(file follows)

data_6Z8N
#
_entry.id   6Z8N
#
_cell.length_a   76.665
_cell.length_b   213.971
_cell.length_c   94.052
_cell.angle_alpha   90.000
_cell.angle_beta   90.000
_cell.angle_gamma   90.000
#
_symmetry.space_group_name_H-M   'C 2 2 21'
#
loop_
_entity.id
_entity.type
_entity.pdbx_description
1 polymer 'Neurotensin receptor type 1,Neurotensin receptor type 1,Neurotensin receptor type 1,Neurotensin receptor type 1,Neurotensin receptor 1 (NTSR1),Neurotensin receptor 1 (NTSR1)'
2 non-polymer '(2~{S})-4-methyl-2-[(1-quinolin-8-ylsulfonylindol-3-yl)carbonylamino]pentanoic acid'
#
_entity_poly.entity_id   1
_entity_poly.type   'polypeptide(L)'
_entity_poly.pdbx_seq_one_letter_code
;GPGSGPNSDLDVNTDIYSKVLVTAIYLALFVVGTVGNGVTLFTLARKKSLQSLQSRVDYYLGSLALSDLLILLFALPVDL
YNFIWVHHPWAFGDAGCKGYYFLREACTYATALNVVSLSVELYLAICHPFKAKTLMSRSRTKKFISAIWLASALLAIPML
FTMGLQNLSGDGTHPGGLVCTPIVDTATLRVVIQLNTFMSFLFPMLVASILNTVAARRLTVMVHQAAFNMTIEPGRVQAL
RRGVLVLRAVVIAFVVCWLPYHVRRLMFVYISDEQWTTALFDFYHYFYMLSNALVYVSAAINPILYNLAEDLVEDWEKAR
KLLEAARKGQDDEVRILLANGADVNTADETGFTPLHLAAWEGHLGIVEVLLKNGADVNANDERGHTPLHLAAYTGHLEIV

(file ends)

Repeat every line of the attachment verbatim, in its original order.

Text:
data_6Z8N
#
_entry.id   6Z8N
#
_cell.length_a   76.665
_cell.length_b   213.971
_cell.length_c   94.052
_cell.angle_alpha   90.000
_cell.angle_beta   90.000
_cell.angle_gamma   90.000
#
_symmetry.space_group_name_H-M   'C 2 2 21'
#
loop_
_entity.id
_entity.type
_entity.pdbx_description
1 polymer 'Neurotensin receptor type 1,Neurotensin receptor type 1,Neurotensin receptor type 1,Neurotensin receptor type 1,Neurotensin receptor 1 (NTSR1),Neurotensin receptor 1 (NTSR1)'
2 non-polymer '(2~{S})-4-methyl-2-[(1-quinolin-8-ylsulfonylindol-3-yl)carbonylamino]pentanoic acid'
#
_entity_poly.entity_id   1
_entity_poly.type   'polypeptide(L)'
_entity_poly.pdbx_seq_one_letter_code
;GPGSGPNSDLDVNTDIYSKVLVTAIYLALFVVGTVGNGVTLFTLARKKSLQSLQSRVDYYLGSLALSDLLILLFALPVDL
YNFIWVHHPWAFGDAGCKGYYFLREACTYATALNVVSLSVELYLAICHPFKAKTLMSRSRTKKFISAIWLASALLAIPML
FTMGLQNLSGDGTHPGGLVCTPIVDTATLRVVIQLNTFMSFLFPMLVASILNTVAARRLTVMVHQAAFNMTIEPGRVQAL
RRGVLVLRAVVIAFVVCWLPYHVRRLMFVYISDEQWTTALFDFYHYFYMLSNALVYVSAAINPILYNLAEDLVEDWEKAR
KLLEAARKGQDDEVRILLANGADVNTADETGFTPLHLAAWEGHLGIVEVLLKNGADVNANDERGHTPLHLAAYTGHLEIV